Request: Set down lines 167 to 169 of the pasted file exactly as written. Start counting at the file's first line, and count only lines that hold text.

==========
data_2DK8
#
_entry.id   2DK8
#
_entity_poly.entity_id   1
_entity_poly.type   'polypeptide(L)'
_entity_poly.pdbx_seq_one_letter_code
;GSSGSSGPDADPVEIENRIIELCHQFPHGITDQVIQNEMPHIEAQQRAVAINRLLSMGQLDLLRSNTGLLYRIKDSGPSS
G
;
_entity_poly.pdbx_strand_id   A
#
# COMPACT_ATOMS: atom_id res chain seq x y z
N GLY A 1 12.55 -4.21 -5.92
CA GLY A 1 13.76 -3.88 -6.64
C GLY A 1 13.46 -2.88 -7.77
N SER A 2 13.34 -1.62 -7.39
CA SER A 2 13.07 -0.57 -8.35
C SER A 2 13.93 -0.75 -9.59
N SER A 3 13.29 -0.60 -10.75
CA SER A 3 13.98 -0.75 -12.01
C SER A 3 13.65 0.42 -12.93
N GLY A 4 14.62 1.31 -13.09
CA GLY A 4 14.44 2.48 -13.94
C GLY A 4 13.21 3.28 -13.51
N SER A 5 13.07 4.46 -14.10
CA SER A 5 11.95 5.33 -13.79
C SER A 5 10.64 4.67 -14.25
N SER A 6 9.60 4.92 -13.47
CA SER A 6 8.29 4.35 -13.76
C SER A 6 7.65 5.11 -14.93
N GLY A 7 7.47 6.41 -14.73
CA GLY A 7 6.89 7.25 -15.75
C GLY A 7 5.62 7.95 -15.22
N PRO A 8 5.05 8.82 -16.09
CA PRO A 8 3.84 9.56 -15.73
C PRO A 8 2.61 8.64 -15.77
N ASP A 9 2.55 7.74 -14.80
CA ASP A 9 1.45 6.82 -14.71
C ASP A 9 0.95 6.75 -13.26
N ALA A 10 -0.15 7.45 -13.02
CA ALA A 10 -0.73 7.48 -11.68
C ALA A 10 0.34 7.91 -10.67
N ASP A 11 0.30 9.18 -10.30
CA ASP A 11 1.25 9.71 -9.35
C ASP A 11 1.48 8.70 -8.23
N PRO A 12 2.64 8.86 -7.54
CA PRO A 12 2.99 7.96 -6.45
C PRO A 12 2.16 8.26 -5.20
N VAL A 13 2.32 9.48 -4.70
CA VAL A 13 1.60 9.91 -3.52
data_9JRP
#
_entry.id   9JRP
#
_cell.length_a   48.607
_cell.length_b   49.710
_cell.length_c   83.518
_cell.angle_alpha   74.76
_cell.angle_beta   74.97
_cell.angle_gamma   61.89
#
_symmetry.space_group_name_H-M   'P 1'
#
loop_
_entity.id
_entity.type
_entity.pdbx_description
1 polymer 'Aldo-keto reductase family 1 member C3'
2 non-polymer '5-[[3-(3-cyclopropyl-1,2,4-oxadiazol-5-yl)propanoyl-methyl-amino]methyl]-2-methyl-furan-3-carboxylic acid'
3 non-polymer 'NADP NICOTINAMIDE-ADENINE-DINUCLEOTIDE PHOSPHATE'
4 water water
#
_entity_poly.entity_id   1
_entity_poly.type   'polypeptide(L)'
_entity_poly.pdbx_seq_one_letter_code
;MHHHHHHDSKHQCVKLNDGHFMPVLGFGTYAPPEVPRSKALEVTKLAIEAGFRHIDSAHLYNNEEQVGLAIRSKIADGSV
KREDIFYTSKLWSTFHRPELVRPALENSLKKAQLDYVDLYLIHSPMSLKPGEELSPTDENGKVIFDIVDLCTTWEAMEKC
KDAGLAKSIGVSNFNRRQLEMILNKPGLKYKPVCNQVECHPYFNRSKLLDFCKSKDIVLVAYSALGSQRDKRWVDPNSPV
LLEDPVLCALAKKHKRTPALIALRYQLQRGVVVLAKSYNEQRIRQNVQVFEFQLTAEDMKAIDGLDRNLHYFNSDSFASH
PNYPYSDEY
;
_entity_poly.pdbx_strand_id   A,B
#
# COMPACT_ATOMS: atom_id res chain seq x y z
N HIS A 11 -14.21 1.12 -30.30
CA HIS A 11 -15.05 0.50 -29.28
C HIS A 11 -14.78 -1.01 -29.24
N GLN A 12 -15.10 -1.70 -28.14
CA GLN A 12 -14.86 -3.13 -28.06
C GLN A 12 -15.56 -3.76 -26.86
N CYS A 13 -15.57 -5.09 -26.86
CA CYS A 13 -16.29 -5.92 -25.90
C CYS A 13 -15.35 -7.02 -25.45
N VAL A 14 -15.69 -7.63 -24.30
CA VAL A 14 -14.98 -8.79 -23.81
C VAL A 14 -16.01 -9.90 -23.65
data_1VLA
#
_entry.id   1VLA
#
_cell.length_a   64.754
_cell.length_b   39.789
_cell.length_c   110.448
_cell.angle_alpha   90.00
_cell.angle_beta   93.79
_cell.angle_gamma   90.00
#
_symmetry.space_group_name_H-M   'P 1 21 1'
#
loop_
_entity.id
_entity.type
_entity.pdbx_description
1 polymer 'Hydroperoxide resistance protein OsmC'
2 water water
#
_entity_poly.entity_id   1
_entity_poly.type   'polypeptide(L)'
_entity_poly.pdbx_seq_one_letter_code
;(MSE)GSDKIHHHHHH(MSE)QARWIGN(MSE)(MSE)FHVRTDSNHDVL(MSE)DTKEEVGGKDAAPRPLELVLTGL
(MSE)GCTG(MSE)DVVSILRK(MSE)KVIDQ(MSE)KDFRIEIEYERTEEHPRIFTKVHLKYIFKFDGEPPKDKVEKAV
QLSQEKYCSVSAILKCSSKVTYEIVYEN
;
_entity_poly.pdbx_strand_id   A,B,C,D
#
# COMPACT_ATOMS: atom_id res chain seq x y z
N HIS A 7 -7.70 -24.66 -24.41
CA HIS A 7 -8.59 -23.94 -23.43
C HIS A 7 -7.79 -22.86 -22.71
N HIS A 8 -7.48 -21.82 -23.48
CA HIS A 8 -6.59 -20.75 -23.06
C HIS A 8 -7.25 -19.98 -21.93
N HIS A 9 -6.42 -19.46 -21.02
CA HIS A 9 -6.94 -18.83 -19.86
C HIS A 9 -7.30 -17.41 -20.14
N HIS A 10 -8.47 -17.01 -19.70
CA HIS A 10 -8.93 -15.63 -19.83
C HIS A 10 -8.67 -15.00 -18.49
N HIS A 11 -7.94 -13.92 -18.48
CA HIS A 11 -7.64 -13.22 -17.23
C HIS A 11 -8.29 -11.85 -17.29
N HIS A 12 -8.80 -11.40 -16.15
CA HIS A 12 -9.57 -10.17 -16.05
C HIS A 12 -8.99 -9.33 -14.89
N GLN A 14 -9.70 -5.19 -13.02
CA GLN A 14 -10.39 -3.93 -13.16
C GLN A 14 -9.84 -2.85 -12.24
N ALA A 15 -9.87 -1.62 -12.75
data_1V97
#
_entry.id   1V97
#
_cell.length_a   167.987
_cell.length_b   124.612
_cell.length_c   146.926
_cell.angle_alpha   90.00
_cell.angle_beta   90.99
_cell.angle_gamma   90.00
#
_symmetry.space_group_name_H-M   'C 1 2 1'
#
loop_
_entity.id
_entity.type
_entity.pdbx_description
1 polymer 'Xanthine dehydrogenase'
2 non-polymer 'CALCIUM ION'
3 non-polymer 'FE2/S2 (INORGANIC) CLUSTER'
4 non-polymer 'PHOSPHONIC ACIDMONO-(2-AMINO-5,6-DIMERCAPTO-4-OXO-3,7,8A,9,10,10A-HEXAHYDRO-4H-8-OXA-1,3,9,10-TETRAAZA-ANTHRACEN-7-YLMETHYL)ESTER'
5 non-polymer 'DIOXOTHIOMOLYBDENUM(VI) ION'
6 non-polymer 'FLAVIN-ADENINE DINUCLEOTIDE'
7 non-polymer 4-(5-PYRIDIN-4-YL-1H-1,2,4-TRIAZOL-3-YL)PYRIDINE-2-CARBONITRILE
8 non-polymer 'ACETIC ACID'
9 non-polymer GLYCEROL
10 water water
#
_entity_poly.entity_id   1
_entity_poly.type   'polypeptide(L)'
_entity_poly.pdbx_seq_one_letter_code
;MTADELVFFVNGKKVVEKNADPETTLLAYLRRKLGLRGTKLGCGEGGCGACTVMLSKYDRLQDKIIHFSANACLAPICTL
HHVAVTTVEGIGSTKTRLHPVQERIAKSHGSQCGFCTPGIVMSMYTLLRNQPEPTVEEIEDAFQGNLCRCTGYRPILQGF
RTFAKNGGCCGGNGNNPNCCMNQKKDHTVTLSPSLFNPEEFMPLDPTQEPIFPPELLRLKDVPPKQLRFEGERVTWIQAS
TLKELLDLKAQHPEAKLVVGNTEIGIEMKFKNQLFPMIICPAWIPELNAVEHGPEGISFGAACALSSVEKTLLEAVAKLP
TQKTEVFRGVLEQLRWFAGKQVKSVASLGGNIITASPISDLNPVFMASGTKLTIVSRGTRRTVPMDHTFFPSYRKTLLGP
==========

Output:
1 polymer 'Xanthine dehydrogenase'
2 non-polymer 'CALCIUM ION'
3 non-polymer 'FE2/S2 (INORGANIC) CLUSTER'